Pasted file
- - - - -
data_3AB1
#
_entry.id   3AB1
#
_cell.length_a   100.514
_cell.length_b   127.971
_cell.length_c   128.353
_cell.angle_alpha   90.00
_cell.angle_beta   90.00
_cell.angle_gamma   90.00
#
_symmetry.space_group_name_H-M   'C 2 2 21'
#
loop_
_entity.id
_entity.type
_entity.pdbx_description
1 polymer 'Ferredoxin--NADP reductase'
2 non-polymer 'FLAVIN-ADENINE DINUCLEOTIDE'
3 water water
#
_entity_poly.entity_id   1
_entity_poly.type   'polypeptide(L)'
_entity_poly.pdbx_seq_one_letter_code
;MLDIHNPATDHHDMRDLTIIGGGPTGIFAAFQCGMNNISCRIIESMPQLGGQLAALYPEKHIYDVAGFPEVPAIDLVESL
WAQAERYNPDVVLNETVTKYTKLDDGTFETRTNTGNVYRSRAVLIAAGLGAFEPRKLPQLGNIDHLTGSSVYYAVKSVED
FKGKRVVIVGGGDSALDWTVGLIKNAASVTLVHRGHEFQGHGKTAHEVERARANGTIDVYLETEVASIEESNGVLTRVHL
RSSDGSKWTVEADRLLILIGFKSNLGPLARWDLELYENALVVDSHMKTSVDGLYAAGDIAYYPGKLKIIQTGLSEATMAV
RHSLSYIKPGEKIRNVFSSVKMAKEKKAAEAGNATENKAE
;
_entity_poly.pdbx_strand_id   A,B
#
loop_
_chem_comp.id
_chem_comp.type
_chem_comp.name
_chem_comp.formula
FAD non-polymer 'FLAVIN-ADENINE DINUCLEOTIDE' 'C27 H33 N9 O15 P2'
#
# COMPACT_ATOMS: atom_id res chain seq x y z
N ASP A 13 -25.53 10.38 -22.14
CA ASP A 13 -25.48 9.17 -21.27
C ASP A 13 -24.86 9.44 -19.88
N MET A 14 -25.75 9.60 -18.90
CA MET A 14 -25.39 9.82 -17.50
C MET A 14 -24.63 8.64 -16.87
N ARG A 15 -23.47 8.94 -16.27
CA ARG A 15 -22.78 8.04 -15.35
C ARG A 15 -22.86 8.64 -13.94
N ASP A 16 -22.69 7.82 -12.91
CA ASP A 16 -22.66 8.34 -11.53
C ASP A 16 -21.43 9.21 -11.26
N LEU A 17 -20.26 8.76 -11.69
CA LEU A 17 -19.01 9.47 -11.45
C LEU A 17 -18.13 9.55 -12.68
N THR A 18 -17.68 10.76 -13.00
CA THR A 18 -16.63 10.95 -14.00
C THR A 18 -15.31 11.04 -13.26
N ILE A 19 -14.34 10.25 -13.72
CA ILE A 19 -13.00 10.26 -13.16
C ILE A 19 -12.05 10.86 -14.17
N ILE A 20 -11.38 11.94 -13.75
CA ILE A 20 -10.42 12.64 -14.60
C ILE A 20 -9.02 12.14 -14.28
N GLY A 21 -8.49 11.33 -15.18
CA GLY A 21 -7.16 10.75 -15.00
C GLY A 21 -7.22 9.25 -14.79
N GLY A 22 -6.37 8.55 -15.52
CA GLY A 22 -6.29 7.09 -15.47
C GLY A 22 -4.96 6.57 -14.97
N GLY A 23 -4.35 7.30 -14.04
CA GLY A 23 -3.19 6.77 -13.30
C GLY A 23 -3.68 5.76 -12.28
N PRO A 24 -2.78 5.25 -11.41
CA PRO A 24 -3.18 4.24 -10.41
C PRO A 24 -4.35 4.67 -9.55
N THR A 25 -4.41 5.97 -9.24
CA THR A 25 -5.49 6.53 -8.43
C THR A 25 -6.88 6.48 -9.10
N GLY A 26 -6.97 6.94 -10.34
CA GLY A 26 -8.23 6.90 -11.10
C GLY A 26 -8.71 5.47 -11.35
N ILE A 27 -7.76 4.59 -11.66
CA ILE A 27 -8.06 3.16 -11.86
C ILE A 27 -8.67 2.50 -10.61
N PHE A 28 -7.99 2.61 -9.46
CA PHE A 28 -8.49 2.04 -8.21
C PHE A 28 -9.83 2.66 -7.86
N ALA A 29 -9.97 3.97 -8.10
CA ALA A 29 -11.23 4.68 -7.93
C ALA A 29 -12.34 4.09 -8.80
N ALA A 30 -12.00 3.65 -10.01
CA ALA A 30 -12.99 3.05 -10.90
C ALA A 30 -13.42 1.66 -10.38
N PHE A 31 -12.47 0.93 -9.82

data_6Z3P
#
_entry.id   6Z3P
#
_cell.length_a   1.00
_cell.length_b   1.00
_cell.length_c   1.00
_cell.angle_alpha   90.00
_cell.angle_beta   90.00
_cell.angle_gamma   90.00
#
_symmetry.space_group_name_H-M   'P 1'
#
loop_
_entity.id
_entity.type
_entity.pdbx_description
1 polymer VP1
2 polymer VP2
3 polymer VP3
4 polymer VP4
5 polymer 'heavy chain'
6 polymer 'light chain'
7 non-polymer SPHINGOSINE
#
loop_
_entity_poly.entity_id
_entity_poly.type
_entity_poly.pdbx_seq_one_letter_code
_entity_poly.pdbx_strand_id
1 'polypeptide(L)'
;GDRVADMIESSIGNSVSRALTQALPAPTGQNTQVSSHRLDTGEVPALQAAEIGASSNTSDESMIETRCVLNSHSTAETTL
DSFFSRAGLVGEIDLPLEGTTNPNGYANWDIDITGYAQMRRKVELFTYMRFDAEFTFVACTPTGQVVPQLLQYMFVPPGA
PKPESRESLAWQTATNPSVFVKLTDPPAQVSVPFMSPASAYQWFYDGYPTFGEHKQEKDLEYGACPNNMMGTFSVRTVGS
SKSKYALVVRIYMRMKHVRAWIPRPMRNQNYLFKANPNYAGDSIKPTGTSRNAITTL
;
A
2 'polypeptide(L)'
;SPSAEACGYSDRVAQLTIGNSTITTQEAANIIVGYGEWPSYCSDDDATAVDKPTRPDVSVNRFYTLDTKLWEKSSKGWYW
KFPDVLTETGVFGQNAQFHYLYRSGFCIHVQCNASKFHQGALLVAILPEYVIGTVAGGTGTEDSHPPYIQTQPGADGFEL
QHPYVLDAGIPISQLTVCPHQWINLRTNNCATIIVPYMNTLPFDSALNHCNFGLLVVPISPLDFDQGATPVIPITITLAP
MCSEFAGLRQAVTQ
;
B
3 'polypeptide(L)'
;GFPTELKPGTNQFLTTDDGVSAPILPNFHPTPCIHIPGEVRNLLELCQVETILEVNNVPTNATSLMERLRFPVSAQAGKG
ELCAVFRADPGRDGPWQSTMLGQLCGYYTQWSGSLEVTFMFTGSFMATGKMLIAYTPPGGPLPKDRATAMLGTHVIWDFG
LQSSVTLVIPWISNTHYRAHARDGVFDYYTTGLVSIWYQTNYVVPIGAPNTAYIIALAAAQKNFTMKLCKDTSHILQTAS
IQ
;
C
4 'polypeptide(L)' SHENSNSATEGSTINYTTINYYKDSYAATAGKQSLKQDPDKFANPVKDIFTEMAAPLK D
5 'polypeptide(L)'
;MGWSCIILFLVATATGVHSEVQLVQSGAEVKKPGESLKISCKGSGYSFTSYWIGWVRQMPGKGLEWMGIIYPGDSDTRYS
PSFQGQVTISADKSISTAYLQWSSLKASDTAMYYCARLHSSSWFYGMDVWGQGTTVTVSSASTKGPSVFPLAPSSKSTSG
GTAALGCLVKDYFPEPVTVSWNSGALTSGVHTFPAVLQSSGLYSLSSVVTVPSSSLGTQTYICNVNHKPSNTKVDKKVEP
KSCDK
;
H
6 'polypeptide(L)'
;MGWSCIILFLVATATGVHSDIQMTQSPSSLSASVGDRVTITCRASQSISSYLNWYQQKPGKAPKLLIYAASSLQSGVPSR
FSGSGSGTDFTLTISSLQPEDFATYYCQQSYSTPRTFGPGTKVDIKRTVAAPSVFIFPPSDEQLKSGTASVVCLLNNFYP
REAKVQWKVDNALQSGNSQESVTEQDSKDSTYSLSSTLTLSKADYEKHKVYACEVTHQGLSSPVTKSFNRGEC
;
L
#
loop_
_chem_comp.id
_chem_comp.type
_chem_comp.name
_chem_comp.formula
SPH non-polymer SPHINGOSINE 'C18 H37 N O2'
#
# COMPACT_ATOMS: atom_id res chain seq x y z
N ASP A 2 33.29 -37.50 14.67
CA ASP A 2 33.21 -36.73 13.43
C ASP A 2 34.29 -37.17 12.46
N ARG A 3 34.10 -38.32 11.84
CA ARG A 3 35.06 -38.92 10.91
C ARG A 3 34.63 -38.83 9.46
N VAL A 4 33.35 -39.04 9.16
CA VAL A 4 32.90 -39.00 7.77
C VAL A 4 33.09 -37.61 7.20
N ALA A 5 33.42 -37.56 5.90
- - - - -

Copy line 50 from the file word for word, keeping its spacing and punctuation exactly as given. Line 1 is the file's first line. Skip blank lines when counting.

N ASP A 16 -22.69 7.82 -12.91